When a call offer destined for a telephone number registered by a peering partner is received by the peering infrastructure 102, the peering infrastructure 102 can look up the destination telephone number in the peering database 106 and route the call offer to the associated address. In one example, the public telecommunications network 104 (e.g., the public switched telephone network (PSTN)) issues a call offer to the peering infrastructure 102. The network switch 114 within the peering infrastructure 102 receives the call offer. The network switch 114 communicates the destination telephone number to the routing logic 112. The routing logic 112 performs a database query, locating information regarding the telephone number within the peering database 106. If the telephone number is discovered within the peering database 106, the routing logic 112 provides the destination address of the peering partner telecommunications equipment (e.g., the peering partner network edge switch 110) to the network switch 114. The network switch 114 routes the call offer to the peering partner network edge switch 110.

In some implementations, the telephone numbers registered by the peering partners can be allocated to individuals such as, in some examples, customers of a telecommunications carrier, telecommunications service provider, ISP, or ASP, employees of a corporate enterprise, or members of an educational community. An individual allocated a telephone number by a peering partner may later decide to switch to a different provider. If an individual is displeased with the quality of service offered by a first service provider, for example, the customer can choose to switch to a second service provider. In many cases, switching from a first service provider to a second service provider involves porting the telephone number between the two service providers.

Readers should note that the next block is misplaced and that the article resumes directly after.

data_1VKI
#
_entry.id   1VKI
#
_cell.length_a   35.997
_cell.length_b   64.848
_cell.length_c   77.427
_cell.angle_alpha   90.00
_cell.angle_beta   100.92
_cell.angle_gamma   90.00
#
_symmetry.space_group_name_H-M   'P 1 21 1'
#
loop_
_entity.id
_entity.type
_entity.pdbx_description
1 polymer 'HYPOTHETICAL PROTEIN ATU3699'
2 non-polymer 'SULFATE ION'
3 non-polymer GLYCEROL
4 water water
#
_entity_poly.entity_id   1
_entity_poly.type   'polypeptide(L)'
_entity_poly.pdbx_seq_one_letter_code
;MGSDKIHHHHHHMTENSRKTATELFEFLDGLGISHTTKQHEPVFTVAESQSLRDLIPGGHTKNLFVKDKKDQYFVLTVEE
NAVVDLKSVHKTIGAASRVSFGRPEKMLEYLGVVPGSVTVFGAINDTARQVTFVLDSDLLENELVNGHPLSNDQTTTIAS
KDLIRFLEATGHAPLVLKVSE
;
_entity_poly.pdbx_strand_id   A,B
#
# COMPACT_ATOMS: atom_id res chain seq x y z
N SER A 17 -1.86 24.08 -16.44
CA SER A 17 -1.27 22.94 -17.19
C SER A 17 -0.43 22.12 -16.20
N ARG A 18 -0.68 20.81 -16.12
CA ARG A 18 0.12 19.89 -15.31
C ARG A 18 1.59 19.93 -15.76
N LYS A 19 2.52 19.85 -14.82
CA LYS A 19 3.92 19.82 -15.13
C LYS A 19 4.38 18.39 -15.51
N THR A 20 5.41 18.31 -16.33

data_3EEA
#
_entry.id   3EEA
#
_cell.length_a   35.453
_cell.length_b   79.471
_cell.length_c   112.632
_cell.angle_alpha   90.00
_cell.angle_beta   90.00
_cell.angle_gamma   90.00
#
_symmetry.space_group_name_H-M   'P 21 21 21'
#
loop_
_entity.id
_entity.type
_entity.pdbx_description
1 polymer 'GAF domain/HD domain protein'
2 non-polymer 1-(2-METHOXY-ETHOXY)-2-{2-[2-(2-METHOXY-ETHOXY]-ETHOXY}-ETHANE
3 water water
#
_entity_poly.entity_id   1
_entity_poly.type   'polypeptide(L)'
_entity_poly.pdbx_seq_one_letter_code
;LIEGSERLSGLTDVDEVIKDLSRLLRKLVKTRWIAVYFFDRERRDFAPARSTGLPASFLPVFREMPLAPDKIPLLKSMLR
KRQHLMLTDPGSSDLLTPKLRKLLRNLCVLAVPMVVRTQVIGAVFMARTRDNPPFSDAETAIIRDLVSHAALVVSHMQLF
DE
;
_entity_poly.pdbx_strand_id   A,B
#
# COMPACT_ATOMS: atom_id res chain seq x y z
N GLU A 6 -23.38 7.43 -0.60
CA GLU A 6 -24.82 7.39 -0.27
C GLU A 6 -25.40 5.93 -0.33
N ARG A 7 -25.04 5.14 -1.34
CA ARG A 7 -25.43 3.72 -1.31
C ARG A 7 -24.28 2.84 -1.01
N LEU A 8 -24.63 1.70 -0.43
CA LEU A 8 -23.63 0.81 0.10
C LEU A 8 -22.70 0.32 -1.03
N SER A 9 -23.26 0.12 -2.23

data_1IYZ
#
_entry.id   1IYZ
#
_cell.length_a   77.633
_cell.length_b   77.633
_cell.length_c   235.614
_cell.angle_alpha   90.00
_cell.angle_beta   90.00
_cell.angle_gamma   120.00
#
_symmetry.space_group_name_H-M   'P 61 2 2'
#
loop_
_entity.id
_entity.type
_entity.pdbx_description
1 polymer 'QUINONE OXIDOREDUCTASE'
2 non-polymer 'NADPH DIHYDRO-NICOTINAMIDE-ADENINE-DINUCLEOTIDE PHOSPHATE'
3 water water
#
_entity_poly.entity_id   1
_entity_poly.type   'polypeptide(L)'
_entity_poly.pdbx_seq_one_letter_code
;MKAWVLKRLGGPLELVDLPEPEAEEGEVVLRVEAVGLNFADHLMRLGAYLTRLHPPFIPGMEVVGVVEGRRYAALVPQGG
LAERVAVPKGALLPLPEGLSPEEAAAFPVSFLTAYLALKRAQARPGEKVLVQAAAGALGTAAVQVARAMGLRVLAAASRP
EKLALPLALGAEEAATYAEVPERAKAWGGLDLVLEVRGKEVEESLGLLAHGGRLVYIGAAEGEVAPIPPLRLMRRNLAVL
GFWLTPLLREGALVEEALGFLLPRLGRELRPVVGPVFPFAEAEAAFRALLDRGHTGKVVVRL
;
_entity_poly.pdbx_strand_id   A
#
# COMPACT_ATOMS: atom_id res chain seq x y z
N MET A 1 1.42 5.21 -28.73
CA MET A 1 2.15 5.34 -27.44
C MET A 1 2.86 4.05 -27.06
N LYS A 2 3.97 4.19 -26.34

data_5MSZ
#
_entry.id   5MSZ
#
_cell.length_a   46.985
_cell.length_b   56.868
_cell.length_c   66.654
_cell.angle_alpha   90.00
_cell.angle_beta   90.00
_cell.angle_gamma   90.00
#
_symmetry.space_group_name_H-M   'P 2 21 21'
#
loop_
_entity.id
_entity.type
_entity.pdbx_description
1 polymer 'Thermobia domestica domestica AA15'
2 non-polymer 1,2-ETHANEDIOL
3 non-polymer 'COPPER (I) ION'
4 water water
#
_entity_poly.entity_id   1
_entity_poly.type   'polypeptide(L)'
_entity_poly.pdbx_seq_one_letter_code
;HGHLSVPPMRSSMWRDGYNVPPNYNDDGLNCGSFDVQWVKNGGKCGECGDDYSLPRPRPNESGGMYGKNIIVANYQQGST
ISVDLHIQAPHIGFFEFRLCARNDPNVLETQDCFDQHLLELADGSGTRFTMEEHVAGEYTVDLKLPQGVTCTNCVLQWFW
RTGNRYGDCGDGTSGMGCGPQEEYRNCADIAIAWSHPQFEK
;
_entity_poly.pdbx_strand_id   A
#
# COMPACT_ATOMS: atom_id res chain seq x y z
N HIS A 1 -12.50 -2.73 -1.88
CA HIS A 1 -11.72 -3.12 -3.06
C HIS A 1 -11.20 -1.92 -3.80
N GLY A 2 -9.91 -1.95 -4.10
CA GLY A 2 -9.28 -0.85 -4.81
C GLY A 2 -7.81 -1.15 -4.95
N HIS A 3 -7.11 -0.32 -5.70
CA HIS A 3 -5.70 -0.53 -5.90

If the first service provider is registered with the peering infrastructure 102 as a peering partner, in some implementations, the information within the peering database 106 may not be immediately updated upon the porting of the telephone number. For example, the peering infrastructure 102 may depend upon the peering partners to provide update information regarding the status of individual telephone numbers registered within the peering database 106. To avoid the circumstance of repeatedly attempting to route a ported number to the incorrect destination (e.g., the first service provider), the peering infrastructure 102 can include a method for detecting ported telephone numbers and removing them from the peering database 106.